Big props to the people behind the Apollo Olive Oil Festival last weekend, which took place across from the Renaissance Vineyard near Bangor (no, they’re not a bunch of cultists up there; they just like their art and natural beauty, making wine and such!). Guests got to watch the traditional oil-making process as buckets of olives were mashed and spread onto disc-like plates, stacked into an old, authentic Italian compressor and slowly pressured to produce fine olive oil.
Outside under the tents we enjoyed excellent wine, real mozzarella cheese from Water Buffalo milk (thanks to a wild-eyed lady from Milano), delicious assorted dips and fine acoustic music with romantic Italian/Greek singing. Fall colors were noticeable in nearby trees, and the Old Country atmosphere was enough to inspire anyone to slow down and enjoy the finer things. When I got home, I even started a new poem. Not about outdoor beauty or rustic wine-n-cheese gatherings, mind you, but about an unusual experience I had back East when I was about 16.
One afternoon I had gone to a rival high school to watch a wrestling match featuring a friend named Drew Owen. Little did I know that Owen would be wrestling that day against none other than Oliver North’s teenaged son. This was during the middle of the Iran-Contra scandal, when North’s face was plastered across every major magazine in the country, providing great inspiration for my testosterone-fueled friend.
Sure enough, just before the match began, Colonel North himself—the most infamous figure in the country at the time—walked into the musty old gym and sat next to me on a rickety wood bench. He cut a dour presence sitting there, with military haircut and official gray trench coat and wearing one of the most stone-faced, unyielding expressions I’ve ever seen. A Cheney-esque man accompanied him (in fact, it may have been Cheney): evil Babylon CIA mother-f’er. Either way, he was the kind of stern-faced official whose card could easily read: “Killing’s our business and business is fine.”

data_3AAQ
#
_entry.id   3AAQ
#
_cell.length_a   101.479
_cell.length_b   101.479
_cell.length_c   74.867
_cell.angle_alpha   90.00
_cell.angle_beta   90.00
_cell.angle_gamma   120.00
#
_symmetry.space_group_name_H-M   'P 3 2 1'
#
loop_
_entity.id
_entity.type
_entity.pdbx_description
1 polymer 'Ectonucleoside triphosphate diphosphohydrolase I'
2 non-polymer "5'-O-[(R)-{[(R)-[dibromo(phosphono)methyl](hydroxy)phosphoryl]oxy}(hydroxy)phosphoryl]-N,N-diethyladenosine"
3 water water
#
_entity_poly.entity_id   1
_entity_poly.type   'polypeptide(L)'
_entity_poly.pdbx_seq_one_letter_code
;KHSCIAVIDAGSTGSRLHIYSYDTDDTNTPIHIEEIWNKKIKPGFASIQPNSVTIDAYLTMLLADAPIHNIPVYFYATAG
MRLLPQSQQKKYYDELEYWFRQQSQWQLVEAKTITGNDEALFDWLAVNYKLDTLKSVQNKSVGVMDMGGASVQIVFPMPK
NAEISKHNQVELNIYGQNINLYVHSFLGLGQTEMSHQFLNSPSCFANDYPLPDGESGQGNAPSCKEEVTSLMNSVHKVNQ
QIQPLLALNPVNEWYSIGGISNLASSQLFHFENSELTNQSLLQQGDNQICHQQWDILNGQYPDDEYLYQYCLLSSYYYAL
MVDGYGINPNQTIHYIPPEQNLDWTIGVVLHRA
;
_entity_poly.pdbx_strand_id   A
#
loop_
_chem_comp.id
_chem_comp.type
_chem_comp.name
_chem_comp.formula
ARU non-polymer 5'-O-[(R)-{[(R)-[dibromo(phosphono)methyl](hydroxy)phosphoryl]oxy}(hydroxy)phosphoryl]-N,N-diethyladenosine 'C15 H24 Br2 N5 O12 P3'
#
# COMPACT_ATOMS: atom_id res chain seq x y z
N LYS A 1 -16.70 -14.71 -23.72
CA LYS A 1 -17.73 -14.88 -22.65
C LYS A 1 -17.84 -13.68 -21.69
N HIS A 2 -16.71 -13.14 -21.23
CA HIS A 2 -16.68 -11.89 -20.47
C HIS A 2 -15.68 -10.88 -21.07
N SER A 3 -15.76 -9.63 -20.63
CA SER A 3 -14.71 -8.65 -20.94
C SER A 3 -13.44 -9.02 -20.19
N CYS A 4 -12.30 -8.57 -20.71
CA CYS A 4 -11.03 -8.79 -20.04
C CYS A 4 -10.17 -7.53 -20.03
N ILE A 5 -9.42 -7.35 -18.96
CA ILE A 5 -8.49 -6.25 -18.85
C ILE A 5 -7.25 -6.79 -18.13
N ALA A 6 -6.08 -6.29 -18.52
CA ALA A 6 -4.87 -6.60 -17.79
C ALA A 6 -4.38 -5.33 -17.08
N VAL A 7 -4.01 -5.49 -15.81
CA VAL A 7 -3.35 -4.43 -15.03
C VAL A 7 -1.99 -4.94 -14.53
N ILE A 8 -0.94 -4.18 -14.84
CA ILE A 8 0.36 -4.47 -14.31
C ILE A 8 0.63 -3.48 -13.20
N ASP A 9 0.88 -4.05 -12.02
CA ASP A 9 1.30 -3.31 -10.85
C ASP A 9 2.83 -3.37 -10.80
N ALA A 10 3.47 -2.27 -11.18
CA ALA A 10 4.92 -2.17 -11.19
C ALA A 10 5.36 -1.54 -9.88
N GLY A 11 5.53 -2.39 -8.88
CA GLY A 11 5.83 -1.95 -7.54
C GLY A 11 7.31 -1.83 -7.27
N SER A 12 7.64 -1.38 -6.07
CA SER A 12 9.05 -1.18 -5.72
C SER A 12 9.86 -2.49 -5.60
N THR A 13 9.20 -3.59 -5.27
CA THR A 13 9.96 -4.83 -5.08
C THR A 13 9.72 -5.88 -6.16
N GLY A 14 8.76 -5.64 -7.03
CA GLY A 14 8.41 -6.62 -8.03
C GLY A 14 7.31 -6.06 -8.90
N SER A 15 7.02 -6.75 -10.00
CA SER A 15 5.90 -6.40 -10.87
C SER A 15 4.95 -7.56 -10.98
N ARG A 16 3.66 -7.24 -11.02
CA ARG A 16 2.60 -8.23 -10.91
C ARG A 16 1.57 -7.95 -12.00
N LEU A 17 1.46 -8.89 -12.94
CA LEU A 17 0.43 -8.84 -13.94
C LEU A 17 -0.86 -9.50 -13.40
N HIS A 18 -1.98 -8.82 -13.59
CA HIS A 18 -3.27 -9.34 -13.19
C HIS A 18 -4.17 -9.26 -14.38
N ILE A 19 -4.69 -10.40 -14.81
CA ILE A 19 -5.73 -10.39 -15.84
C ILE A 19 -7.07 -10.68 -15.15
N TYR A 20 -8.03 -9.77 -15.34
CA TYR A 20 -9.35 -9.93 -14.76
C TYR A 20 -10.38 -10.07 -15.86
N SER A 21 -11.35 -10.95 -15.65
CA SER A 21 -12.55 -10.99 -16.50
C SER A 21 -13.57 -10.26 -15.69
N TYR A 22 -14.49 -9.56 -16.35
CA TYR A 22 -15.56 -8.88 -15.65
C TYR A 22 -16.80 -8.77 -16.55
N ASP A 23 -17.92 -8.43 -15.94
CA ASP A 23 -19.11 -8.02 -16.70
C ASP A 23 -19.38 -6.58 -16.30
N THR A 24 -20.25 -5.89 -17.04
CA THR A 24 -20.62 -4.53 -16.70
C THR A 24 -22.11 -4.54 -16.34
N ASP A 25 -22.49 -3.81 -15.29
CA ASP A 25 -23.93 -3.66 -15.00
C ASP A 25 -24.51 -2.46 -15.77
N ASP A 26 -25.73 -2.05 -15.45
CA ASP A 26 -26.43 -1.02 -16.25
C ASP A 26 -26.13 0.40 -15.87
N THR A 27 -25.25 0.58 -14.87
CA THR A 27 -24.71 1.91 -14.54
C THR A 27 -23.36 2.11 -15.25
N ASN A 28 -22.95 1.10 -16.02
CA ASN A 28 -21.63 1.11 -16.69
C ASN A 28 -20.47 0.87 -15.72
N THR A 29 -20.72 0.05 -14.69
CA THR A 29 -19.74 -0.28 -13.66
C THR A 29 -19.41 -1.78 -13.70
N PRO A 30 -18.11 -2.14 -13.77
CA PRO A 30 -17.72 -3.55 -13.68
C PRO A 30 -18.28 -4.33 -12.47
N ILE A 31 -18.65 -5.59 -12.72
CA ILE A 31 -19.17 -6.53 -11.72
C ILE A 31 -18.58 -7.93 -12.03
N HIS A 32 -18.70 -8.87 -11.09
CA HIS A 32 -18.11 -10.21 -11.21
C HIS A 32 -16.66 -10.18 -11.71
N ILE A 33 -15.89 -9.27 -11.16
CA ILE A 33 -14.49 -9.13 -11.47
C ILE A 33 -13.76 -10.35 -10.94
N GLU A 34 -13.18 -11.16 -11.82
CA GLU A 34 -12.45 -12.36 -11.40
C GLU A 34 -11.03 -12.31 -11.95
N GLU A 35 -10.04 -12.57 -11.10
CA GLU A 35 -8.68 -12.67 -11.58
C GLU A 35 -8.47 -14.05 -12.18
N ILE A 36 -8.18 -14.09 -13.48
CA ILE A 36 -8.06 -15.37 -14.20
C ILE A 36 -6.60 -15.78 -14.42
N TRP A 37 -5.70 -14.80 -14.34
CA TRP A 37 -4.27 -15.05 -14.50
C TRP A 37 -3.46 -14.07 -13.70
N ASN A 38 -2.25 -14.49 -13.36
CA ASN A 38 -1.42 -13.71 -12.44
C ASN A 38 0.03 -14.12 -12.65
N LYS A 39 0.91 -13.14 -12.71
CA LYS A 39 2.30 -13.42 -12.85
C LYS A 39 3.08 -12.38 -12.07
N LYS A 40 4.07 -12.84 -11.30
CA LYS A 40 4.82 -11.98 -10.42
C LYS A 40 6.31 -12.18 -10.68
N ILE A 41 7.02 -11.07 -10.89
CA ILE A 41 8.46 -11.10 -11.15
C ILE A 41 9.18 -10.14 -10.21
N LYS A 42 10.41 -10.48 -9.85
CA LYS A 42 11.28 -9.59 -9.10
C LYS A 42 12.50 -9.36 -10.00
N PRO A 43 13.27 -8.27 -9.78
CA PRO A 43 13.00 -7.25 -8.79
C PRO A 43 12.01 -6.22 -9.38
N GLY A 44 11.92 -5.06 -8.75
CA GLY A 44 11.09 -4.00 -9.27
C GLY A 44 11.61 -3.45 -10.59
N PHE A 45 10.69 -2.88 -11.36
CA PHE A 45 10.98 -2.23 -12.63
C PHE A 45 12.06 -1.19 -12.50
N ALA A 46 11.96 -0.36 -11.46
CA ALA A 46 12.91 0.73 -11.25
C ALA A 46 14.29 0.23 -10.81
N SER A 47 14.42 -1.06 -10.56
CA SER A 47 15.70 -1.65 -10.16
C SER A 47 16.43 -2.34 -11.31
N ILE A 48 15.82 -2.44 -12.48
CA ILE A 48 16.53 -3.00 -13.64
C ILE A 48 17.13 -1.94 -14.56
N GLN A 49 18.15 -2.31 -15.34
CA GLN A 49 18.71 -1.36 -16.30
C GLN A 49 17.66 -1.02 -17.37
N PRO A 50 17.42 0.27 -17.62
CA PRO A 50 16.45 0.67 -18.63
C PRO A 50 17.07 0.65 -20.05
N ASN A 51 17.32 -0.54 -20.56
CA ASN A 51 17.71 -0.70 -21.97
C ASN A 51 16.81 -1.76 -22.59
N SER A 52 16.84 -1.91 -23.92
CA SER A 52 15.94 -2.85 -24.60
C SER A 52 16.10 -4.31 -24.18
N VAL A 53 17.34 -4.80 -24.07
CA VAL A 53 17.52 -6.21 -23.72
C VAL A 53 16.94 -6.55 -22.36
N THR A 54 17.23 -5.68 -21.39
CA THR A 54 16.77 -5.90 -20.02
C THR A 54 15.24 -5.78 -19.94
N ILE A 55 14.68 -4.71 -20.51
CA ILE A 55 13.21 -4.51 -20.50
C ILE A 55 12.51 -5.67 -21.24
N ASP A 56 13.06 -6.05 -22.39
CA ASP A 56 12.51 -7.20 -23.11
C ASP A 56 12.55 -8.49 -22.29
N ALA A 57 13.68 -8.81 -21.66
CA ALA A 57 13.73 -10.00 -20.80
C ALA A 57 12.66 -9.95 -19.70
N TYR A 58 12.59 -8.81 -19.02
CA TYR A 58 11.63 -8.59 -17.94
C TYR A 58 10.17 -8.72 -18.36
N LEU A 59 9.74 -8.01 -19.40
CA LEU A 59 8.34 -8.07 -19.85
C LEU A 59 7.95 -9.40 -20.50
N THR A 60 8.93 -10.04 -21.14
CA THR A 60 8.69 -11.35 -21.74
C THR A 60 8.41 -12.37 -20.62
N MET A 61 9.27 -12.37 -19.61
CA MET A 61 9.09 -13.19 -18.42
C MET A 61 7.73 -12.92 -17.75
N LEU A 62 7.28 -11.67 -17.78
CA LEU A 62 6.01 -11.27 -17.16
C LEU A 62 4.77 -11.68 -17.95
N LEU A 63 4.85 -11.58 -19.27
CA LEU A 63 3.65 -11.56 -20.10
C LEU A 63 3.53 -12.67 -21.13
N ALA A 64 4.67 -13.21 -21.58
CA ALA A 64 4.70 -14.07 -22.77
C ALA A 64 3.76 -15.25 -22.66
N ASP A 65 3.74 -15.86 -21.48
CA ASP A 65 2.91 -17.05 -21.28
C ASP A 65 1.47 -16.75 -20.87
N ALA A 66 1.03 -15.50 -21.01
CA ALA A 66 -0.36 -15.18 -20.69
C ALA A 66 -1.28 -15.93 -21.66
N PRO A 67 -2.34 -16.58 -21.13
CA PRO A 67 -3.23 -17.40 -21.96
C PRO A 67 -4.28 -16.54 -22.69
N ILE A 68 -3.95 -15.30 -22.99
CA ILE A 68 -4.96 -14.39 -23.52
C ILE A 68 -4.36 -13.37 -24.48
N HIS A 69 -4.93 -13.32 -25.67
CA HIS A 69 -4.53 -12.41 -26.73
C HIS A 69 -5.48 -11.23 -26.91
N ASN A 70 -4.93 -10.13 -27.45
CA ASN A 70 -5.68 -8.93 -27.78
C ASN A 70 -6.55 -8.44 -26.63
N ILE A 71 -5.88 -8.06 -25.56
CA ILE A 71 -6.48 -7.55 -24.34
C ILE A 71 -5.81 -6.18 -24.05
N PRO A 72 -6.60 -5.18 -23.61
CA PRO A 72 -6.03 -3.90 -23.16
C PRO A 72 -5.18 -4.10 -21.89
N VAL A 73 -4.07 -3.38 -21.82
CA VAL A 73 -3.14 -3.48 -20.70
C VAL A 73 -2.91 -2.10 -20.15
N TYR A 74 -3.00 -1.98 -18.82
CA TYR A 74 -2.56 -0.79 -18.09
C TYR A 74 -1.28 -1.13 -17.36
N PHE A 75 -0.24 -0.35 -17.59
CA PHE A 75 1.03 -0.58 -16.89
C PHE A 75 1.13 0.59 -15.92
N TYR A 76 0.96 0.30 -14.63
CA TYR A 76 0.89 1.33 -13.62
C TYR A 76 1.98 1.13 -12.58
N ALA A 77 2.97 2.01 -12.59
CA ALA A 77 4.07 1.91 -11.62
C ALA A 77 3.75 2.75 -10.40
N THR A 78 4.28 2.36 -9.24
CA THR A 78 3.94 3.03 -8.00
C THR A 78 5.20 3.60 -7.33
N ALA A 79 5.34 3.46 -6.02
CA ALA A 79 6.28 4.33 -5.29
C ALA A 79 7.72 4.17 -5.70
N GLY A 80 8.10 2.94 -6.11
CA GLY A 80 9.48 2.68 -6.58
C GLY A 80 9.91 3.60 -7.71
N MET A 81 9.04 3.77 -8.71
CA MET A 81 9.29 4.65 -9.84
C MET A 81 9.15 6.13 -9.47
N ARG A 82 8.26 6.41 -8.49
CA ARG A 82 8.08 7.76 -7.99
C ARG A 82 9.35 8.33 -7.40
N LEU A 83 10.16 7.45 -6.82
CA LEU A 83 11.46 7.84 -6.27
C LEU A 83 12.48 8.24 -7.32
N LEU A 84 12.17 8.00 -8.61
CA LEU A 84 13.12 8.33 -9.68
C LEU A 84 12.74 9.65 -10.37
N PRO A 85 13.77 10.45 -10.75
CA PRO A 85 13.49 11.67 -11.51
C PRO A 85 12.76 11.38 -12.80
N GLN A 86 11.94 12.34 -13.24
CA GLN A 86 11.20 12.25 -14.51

Turned out my boy made quick work of North’s son (breaking his nose in the process), and I distinctly remember his clean-cut father, expressionless, turning his back and walking out of the gym—on to discuss matters of national security somewhere.
I could ramble on about the dangers of untouchable, secret governments and official unaccountability, but at this point in our sad state of national affairs that might be best left to a poem. Perhaps one that laments a once idealistic nation gone wrong through the shale-like eyes of one of its supposed “heroes.”
Or maybe I should follow my own advice and never write poetry after wine tastings.
“In 1925, President Calvin Coolidge uttered the famous line, “The business of America is business.” However repugnant a truth that may be, fighting over the long haul against U.S. arms exports to the world—and diminishing the political influence of the defense industry—is important if we, as a nation wish to avoid the continuation of an even uglier truth: that the business of America is the business of war.” —Brian Awehali, co-editor of LiP Magazine
1. Repeal the Three Strikes law in Cali!
2. New Missy Elliot single
3. Far from Heaven
4. Peets vs. Starbucks downtown cage match
5. Homeland Security Bill = pure evil